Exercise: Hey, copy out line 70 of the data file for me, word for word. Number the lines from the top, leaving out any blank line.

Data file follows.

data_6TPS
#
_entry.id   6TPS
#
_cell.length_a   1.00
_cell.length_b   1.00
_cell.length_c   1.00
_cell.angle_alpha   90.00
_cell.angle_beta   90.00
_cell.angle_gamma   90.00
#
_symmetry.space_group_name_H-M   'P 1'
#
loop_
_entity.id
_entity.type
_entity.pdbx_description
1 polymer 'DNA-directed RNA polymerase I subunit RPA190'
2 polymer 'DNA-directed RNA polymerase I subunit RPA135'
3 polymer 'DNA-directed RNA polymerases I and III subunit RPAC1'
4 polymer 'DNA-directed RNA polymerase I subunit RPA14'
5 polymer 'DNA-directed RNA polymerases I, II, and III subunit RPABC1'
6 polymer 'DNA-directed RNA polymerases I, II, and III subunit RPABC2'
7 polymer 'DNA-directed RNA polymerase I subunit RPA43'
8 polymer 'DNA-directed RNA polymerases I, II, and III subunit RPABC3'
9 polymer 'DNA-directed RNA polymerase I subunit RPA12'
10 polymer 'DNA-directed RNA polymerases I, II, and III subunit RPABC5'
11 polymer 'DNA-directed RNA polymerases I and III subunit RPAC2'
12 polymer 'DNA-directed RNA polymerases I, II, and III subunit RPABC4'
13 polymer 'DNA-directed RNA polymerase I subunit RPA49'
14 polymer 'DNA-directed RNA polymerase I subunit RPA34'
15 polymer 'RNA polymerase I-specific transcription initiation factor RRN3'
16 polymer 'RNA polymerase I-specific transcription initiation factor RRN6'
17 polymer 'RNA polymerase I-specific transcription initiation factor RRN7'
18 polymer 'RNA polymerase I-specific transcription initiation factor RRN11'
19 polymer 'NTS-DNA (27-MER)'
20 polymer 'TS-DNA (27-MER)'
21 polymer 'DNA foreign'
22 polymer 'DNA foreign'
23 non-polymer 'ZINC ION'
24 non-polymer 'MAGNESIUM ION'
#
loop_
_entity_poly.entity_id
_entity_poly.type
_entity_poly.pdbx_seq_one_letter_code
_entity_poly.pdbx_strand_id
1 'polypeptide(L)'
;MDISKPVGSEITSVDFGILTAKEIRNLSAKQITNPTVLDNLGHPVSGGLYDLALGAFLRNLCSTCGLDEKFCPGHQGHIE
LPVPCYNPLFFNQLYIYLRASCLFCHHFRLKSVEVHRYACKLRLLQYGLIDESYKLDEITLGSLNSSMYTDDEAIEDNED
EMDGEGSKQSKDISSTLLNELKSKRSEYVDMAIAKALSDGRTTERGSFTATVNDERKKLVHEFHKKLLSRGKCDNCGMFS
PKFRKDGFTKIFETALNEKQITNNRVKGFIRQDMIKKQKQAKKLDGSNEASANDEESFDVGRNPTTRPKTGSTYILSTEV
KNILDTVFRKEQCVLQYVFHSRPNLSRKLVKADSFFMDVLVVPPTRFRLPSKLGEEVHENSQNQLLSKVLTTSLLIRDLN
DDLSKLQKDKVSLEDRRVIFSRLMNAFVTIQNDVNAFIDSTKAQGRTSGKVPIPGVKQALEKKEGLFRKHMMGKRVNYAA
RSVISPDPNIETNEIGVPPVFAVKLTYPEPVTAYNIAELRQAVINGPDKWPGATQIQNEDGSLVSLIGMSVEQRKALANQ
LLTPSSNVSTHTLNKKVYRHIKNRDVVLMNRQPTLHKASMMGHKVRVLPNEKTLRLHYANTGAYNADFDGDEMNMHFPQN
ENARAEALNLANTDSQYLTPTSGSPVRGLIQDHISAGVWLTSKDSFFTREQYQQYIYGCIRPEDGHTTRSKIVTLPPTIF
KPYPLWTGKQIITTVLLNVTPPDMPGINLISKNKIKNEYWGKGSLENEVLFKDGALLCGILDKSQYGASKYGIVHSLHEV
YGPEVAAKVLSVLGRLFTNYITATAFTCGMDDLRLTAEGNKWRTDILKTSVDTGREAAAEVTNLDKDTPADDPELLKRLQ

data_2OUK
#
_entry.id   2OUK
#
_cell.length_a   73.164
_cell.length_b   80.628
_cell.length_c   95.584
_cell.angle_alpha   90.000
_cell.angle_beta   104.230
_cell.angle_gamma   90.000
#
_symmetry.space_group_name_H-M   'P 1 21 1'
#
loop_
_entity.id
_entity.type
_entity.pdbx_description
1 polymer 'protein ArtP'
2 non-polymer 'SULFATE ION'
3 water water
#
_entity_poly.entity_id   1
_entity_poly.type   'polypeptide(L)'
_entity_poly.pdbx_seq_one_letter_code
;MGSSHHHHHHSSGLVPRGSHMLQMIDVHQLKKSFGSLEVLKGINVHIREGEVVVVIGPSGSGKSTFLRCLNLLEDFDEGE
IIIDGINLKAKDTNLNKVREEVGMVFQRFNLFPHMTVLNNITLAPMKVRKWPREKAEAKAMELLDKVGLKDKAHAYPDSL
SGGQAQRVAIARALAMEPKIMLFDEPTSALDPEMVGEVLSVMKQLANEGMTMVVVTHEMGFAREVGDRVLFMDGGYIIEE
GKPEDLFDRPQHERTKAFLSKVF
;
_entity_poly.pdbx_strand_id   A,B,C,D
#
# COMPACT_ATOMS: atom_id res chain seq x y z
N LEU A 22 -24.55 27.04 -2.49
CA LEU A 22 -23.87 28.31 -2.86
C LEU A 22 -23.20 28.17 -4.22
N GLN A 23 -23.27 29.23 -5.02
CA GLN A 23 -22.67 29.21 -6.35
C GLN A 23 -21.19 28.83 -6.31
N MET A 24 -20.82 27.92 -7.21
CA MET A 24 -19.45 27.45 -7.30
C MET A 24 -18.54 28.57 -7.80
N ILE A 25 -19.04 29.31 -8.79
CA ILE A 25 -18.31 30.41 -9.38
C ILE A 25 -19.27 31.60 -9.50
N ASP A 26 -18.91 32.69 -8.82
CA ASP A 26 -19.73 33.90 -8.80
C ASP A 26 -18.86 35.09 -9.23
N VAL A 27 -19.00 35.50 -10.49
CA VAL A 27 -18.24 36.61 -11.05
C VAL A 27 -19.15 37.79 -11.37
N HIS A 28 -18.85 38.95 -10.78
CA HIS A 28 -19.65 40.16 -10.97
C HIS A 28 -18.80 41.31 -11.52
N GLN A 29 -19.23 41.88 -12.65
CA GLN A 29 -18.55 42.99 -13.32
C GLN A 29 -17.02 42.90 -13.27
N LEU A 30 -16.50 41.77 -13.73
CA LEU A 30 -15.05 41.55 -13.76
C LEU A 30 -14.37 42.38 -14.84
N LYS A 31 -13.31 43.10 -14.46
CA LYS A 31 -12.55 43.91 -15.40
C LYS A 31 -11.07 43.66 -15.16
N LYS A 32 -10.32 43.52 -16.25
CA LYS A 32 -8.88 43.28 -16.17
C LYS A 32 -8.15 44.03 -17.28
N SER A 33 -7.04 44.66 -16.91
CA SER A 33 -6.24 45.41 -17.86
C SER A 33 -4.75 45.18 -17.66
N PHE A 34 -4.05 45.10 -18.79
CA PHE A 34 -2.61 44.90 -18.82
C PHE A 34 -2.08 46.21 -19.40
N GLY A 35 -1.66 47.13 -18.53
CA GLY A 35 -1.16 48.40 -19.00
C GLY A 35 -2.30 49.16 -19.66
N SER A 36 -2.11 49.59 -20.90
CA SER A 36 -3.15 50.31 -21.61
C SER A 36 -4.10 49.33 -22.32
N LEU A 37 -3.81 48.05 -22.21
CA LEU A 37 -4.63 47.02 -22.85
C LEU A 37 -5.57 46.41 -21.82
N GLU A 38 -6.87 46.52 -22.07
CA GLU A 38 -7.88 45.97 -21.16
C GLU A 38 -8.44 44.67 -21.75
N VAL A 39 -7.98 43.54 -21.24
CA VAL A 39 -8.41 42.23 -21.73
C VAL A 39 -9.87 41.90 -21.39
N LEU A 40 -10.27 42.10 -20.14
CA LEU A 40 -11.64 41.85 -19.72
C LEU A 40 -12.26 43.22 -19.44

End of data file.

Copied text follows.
#